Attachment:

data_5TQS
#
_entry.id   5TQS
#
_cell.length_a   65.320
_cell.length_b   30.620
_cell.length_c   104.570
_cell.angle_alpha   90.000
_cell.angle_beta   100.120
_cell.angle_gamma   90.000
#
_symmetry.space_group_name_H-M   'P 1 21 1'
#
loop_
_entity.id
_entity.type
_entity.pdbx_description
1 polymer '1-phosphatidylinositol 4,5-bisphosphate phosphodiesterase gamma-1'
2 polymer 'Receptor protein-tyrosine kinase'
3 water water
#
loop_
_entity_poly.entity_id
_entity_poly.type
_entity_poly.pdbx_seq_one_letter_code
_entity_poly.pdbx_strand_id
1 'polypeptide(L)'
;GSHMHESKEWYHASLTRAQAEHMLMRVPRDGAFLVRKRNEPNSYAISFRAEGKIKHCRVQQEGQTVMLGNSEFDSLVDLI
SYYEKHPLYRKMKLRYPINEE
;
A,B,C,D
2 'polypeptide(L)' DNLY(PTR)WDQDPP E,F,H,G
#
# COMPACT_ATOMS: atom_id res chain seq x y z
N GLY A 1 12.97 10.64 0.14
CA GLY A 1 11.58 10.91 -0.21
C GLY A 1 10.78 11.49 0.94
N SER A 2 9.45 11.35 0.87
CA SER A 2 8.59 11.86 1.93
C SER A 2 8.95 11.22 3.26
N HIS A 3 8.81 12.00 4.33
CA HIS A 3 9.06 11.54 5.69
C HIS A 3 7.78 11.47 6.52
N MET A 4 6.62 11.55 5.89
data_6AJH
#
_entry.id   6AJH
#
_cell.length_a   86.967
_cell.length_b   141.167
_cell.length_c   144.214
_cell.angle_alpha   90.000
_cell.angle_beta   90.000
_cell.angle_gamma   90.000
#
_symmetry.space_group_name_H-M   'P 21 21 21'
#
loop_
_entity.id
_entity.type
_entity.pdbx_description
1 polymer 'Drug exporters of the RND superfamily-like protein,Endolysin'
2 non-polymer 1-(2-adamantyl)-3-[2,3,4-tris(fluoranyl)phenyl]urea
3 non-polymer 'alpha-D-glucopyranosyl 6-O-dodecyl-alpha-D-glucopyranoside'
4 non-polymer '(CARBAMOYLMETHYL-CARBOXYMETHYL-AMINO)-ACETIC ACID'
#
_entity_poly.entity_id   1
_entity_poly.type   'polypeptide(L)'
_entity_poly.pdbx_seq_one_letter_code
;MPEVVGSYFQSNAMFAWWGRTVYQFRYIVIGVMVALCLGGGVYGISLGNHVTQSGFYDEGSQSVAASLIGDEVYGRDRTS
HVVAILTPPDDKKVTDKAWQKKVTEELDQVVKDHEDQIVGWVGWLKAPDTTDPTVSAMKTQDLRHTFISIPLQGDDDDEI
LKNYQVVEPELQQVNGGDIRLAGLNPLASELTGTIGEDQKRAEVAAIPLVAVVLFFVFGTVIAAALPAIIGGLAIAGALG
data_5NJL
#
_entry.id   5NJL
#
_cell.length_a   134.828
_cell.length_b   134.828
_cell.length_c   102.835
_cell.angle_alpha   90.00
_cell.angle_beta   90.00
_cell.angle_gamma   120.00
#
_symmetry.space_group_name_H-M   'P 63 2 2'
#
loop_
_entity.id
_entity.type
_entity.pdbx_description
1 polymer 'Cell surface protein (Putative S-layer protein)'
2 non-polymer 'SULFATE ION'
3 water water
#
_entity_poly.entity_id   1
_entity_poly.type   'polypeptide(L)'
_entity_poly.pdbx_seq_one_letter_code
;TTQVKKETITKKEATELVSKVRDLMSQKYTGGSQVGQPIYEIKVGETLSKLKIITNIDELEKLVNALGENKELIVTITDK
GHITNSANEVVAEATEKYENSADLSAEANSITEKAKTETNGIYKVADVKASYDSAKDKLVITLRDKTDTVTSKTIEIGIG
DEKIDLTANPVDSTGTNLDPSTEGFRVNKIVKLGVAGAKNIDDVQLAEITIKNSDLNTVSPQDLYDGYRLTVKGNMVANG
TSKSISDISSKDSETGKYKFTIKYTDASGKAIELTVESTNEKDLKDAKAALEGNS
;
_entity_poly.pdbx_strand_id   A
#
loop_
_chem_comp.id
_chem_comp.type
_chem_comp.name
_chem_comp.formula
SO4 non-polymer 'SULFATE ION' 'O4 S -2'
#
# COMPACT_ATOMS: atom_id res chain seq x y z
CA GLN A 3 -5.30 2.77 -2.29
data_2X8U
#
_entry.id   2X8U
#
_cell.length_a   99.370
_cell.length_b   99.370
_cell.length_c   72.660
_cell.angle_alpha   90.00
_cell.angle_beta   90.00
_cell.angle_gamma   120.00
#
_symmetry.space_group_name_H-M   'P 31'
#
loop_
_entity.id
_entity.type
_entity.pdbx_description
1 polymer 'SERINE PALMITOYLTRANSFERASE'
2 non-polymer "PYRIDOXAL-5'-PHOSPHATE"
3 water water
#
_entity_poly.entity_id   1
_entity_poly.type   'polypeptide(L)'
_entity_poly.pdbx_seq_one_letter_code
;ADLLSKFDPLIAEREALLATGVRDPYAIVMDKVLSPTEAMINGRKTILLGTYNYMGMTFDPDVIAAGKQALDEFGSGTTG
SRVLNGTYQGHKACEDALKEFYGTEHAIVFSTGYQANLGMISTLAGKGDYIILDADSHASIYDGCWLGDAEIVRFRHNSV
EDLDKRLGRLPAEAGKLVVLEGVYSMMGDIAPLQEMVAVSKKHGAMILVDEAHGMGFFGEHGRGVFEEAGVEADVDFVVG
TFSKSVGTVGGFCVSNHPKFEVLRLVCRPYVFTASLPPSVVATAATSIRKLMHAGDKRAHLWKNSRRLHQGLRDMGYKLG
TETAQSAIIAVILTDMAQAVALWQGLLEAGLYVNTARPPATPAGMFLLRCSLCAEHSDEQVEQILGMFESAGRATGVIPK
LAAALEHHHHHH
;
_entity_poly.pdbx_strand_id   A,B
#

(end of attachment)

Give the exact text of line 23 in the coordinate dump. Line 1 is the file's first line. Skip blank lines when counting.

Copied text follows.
_entity_poly.entity_id